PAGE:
Cyber security crisis: From the front lines of corporate law

BY ADRIAEN M. MORSE JR

I sat in the meeting, watching as the company’s senior executives each spoke in turn, for the most part directing their remarks to the CEO, who sat poker-faced at the center of the large boardroom table.  Charts and graphs in powerpoint presentations flowed across the screen at the end of the room, but the CEO generally kept his eyes focused on whichever member of his team was speaking at the moment.  The atmosphere was tense, everyone in the room on edge, although none of the executives broke character in this setting.  It was almost as though they believed that maintaining a façade of normalcy could stave off the impending disaster that, through their dry analysis, they were describing for the CEO.

The meeting had been called at my request.  About twenty-four hours earlier, I had received a call from the company’s general counsel, a former colleague of mine when we’d both been in the government.  “I understand your firm deals with data breaches,” he said, “we’ve got one and I think we need outside help to cope with the fallout.  Preferably before this breaks into the news.”

I responded, “Sure, we’ve handled several cases along those lines.  When did this happen and what has your company done about it so far?”

“We don’t yet know how or when the breach happened, just that it has.  Can you get out to San Jose and bring your team?”

“Sure,” I said.  “I’ll be there in the morning.  Let’s meet first thing and then can you get everyone who knows anything about this in a conference room to bring us up to speed?”

So here we were, trying to understand what had happened and how to address it.

The first thing to understand about data breaches is how dynamic the cyber security threat landscape has become.  According to internet security company Malwarebytes, in the second half of 2016 there were “almost a billion malware detections from almost a million consumer and corporate Windows and Android devices distributed in more than 200 countries.”[1]  “Malware” or malicious software, “is an umbrella term used to refer to a variety of forms of hostile or intrusive software, including computer viruses, worms, trojan horses, ransomware, spyware, adware, scareware, and other malicious programs.”[2]  Corporate computer networks are a prime target for malware and the types of attacks that can result in disruption to business and customers are limited only by human imagination.  Hackers have become adept at using one particular type of malware, “ransomware.”   Ransomware “allows a hacker to access an individual or company’s computers, encrypt sensitive data and then demand some form of payment to decrypt it. Doing so essentially lets hackers hold user data or a system hostage.”[3]  There were over 4 million different samples of ransomware detected in the second quarter of 2015.[4]  Ransomware has become the malware of choice for cybercriminals because it’s easy to use (for $39 someone without coding skills can purchase “ransomware as a service solution” on the dark web) and because it is very effective—it encrypts the files on a victim’s computer with an algorithm that is virtually impossible to break; a business must either pay the ransom or lose the files.[5]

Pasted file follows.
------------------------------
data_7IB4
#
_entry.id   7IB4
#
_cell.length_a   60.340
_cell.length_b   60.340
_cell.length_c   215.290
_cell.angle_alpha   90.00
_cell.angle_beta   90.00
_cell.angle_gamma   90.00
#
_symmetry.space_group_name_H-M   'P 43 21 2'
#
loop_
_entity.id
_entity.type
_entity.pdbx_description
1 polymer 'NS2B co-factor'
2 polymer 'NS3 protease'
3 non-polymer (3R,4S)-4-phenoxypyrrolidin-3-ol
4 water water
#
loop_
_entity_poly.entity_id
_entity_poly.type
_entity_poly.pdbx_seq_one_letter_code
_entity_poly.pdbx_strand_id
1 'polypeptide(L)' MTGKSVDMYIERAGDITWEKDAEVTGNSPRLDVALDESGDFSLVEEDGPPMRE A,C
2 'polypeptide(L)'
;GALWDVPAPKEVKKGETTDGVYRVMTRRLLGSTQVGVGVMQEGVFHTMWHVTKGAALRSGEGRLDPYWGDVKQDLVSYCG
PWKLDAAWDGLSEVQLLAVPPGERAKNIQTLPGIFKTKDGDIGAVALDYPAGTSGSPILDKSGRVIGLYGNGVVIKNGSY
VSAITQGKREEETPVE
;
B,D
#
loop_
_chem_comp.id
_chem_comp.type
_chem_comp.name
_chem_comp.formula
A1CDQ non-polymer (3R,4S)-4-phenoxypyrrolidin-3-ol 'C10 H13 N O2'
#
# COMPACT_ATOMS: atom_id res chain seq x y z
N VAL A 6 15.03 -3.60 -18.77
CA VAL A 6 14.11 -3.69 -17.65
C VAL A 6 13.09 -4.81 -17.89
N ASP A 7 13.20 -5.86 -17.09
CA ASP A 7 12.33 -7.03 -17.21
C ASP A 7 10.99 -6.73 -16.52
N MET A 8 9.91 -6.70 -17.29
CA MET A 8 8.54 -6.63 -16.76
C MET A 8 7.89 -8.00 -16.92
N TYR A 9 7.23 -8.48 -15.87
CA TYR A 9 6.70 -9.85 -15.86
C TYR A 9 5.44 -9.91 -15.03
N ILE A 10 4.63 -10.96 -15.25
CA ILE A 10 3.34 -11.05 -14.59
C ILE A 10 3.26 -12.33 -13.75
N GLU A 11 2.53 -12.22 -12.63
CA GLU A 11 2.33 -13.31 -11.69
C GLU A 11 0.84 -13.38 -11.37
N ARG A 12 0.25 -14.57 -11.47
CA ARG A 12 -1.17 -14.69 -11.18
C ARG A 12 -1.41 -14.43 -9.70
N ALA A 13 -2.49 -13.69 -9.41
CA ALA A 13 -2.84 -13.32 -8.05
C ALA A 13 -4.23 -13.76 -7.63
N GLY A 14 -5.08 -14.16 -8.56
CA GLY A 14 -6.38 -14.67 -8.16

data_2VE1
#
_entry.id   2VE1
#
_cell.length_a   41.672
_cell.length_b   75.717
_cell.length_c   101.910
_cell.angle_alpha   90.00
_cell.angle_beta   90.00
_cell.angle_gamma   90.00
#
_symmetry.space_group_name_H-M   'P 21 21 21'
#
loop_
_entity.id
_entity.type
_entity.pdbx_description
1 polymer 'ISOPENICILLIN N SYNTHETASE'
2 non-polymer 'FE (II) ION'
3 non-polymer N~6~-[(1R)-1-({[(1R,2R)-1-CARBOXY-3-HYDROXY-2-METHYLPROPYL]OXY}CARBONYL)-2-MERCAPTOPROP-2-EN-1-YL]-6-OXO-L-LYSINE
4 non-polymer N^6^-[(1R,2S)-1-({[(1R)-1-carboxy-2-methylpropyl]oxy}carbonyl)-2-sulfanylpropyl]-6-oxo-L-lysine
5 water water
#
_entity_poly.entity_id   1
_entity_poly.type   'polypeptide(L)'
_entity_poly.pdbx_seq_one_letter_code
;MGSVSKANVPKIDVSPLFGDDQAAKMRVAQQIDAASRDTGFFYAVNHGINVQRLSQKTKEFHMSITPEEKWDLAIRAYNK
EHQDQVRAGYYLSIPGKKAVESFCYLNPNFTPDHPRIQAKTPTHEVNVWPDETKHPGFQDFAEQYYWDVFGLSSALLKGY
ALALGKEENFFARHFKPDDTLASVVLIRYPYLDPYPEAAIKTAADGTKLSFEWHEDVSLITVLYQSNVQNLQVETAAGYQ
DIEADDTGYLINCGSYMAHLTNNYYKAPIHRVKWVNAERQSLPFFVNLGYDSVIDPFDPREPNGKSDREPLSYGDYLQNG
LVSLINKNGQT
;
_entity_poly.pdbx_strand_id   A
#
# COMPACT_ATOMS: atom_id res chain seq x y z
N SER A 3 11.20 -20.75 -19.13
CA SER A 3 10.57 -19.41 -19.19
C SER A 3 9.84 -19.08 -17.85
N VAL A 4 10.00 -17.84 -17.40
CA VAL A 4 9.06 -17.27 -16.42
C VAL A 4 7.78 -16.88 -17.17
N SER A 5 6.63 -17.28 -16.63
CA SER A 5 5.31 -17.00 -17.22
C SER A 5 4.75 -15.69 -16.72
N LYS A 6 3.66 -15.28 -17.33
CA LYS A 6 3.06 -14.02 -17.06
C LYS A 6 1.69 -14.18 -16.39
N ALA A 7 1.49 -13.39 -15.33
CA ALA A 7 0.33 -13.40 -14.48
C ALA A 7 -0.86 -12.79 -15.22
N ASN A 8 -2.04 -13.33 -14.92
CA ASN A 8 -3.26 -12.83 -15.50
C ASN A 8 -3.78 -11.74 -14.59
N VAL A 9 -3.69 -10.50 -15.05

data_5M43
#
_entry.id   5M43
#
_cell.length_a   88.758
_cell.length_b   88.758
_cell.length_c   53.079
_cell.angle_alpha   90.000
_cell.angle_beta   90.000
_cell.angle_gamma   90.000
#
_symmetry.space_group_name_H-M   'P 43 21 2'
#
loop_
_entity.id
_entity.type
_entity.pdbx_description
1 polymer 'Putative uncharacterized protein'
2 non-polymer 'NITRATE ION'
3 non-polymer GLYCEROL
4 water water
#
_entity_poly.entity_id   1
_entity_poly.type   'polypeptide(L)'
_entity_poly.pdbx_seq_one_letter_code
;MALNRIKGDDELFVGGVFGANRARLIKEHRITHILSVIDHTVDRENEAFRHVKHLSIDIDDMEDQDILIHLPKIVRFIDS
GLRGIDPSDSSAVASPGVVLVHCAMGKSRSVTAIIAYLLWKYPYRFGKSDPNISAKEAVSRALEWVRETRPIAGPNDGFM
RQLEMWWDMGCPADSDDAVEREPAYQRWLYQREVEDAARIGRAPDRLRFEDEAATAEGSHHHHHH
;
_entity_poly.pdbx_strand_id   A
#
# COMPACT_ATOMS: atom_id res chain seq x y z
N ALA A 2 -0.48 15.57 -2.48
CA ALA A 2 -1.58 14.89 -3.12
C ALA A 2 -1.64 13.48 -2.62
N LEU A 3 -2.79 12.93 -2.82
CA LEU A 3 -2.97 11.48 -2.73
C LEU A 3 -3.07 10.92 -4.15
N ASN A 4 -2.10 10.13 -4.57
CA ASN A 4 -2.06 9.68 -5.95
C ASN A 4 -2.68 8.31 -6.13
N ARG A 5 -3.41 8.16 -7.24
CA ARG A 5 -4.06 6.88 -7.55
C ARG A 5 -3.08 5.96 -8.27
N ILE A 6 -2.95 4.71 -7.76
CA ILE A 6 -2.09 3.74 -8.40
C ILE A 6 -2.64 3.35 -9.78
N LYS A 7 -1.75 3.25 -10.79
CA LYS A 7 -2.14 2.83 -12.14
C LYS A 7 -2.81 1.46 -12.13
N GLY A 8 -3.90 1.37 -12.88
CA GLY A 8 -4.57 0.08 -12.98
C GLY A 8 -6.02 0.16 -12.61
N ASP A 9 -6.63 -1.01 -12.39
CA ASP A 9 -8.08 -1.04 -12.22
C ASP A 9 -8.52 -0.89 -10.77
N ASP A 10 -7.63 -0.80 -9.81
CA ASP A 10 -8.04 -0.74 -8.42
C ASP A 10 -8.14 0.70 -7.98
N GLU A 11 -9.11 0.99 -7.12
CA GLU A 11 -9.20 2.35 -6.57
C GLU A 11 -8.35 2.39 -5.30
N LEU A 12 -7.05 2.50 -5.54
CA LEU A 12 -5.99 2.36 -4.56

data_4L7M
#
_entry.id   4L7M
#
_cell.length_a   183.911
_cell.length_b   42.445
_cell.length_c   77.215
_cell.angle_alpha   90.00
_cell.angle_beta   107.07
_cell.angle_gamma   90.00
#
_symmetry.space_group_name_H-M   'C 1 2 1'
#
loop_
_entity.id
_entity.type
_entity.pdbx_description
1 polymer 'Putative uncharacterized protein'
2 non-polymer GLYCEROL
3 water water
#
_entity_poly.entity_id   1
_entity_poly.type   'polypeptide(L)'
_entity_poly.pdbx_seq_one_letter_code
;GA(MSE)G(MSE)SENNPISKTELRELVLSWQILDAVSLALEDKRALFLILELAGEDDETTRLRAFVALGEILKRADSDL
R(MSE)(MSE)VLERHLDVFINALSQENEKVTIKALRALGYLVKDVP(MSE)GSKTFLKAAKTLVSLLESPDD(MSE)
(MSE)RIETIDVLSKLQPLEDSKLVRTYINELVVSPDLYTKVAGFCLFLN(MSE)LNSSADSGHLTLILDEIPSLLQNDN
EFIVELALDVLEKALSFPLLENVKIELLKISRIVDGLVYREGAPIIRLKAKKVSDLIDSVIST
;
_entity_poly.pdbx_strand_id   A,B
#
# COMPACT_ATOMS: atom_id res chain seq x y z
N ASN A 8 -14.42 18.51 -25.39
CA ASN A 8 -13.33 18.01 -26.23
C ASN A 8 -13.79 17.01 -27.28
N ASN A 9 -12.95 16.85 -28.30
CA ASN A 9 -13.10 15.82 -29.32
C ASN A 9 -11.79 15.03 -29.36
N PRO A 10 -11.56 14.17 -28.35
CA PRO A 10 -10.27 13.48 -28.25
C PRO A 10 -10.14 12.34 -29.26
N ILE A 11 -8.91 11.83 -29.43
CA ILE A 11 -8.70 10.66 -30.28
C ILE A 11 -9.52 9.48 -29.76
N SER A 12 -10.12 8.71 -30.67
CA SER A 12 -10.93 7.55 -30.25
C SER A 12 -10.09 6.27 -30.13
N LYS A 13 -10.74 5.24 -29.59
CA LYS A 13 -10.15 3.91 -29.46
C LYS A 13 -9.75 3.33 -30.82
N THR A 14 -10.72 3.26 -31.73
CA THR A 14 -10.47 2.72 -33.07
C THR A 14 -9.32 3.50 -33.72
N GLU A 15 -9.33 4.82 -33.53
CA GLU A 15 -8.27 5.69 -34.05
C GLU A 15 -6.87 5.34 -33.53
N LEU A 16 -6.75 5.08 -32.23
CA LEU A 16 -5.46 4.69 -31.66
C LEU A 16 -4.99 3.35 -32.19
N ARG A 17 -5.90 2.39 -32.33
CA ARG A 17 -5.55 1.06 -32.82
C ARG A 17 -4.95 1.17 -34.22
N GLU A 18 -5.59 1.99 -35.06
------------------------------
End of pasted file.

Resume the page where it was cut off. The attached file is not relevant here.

My client’s CIO informed the group that the company’s database containing customer credit card data had been compromised by a new ransomware program he had not heard of before.  The CIO also stated that he had received a communication from a purported hacker group demanding a payment of $25 million to be made to an offshore account in the Cayman Islands to release the data.  It did not appear that the credit card data had been exfiltrated or was necessarily accessible to the hackers, but the CIO could not be sure.

In addition to causing operational problems for the company and a potential public relations nightmare with customers whose credit card data was affected, the company was also on the brink of being acquired by a global multinational which had offered to pay a significant premium to purchase the company’s outstanding shares.  No one in management or the Board wanted that deal to be affected by the compromised data.

* * *

“So what did you do next?” asked Frank, my mentor and friend, as we discussed this recent case over a beer. 

“Well, we did the usual: formed an incident response team that included the General Counsel, CFO, CISO (Chief Information Security Officer), and representatives of IT, Legal, Customer Relations, and Communications/Public Relations.  We established a privileged reporting channel to maintain the confidentiality of our investigation into what had happened.  We retained an outside forensic cybersecurity expert for the investigation and established regular, privileged updates for the executive team and the Board.  The company’s IT folks, working with our external experts, disconnected the database from other critical systems and isolated the breach to avoid further impacts.  We also secured the affected systems, preserved computer logs, and began to document the date and time of the breach.”